As investors' search for yield continues, the ability for a company to continue raising payouts year after year becomes even more important. That search can begin with a group of stocks known as the dividend aristocrats. These companies have increased their dividend every year for at least the past 25 years. It is important to note that purchasing the top 50 dividend aristocrats can be accomplished through the exchange traded fund, SPDR S&P Dividend ETF (NYSEARCA:SDY).
In this article, I will break down the top five holdings of SDY. These five holdings represent some of the highest yielding stocks in the fund.
Pitney Bowes (NYSE:PBI)
Pitney Bowes provides mail processing and integrated mail solutions in the United States and internationally. The company has a market cap of $5.2 billion. The stock has a dividend yield of 5.7%. Pitney Bowes has grown its dividend at an annual rate of 3.3% over the last five years. One concern is that the company has 104% dividend payout ratio, meaning it is paying out a higher rate of cash than it generates. The stock trades at an inexpensive 11 times forward earnings. It also has an attractive price/owner earnings ratio of 8 (for a detailed description of price/owner earnings click here).
Despite Pitney Bowes' growing dividend, it has struggled to grow revenue and earnings. Revenue and earnings have grown at an annualized rate of 0.20% and -5.9%, respectively. The stock is up more than 15% over the last twelve months.
CenturyLink is an integrated communications company. The company provides a range of communications services, including local and long distance voice, wholesale network access, high-speed Internet access, other data services, and video services in the United States. The company has entered into an agreement to purchase Qwest Communications (NYSE:Q). The acquisition is expected to be completed in April. CenturyLink has a market cap of $12.5 billion. The stock yields 6.88%, making it the highest yielder in this group. CenturyLink has grown its dividend 64% annually over the past five years. The company pays out 93% of cash in its dividend.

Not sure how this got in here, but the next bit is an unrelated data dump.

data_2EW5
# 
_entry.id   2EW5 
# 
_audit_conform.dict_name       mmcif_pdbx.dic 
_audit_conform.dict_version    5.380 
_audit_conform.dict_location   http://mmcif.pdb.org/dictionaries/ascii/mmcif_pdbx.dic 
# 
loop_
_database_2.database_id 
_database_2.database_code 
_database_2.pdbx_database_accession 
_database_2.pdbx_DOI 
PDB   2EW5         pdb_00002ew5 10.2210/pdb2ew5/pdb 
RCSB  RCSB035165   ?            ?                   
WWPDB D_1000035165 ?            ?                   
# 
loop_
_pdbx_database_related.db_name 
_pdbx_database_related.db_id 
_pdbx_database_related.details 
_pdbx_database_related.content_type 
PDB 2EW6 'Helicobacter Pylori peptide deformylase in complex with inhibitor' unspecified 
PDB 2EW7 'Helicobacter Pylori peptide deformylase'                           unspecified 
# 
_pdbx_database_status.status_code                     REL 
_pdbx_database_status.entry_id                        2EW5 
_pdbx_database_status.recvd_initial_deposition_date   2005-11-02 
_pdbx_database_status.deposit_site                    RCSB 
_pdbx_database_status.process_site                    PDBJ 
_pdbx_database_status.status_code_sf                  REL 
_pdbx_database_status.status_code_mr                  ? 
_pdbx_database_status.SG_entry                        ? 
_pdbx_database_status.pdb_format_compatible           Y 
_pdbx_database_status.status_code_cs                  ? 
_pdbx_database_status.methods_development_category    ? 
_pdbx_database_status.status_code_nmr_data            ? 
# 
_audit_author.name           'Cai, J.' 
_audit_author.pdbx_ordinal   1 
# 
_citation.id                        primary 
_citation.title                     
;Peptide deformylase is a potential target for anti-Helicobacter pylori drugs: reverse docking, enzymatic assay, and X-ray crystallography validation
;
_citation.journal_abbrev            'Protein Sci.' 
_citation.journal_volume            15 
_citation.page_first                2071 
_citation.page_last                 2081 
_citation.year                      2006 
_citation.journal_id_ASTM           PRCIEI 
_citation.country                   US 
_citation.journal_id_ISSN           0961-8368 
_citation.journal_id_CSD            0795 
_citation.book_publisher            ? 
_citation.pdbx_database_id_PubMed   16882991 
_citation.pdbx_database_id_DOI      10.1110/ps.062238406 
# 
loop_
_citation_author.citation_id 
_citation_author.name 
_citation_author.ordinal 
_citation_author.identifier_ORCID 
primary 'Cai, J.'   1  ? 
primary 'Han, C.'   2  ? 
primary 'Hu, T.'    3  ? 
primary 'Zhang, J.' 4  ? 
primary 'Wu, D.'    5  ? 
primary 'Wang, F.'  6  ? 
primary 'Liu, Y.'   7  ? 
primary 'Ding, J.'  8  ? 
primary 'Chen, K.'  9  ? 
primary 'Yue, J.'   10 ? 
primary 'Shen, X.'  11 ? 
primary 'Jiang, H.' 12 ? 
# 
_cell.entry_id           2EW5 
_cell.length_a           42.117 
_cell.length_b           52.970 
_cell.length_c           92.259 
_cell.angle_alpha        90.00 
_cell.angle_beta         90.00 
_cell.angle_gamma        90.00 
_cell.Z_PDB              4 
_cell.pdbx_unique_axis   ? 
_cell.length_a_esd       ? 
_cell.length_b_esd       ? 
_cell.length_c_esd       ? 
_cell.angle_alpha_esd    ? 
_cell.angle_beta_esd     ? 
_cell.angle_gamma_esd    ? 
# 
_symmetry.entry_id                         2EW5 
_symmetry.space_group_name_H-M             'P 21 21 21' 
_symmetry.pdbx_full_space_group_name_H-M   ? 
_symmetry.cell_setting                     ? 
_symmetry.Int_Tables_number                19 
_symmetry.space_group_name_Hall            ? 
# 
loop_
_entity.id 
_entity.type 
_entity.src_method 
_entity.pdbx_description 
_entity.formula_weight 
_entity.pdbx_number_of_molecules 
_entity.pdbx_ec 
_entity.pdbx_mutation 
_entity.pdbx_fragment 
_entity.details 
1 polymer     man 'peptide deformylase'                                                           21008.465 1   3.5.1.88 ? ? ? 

CenturyLink has grown revenue 23% annually over the past five years, although much of the growth is through acquisitions. The company has an attractive price/owner earnings ratio of 9. The stock trades at 13.5 times forward earnings. The stock price is up more than 17% in the last twelve months.
HCP, Inc. (NYSE:HCP)
HCP is an independent hybrid real estate investment trust. The fund invests in real estate in the United States. It primarily invests in properties serving the healthcare industry including senior housing, life science, medical office, hospital and skilled nursing facilities. HCP has a market cap of $11.5 billion. The stock yields 5.2%. HCP has grown its dividend at an annual rate of 2.2% over the past five years.
A concern is that HCP has a payout ratio of 186%. Payout ratios this high are rarely sustainable. The company has grown revenue and earnings at an annualized rate of 28% and 12.5%, respectively. The stock trades at 26 times forward earnings. It is up more than 27% in the last twelve months.
Leggett & Platt (NYSE:LEG)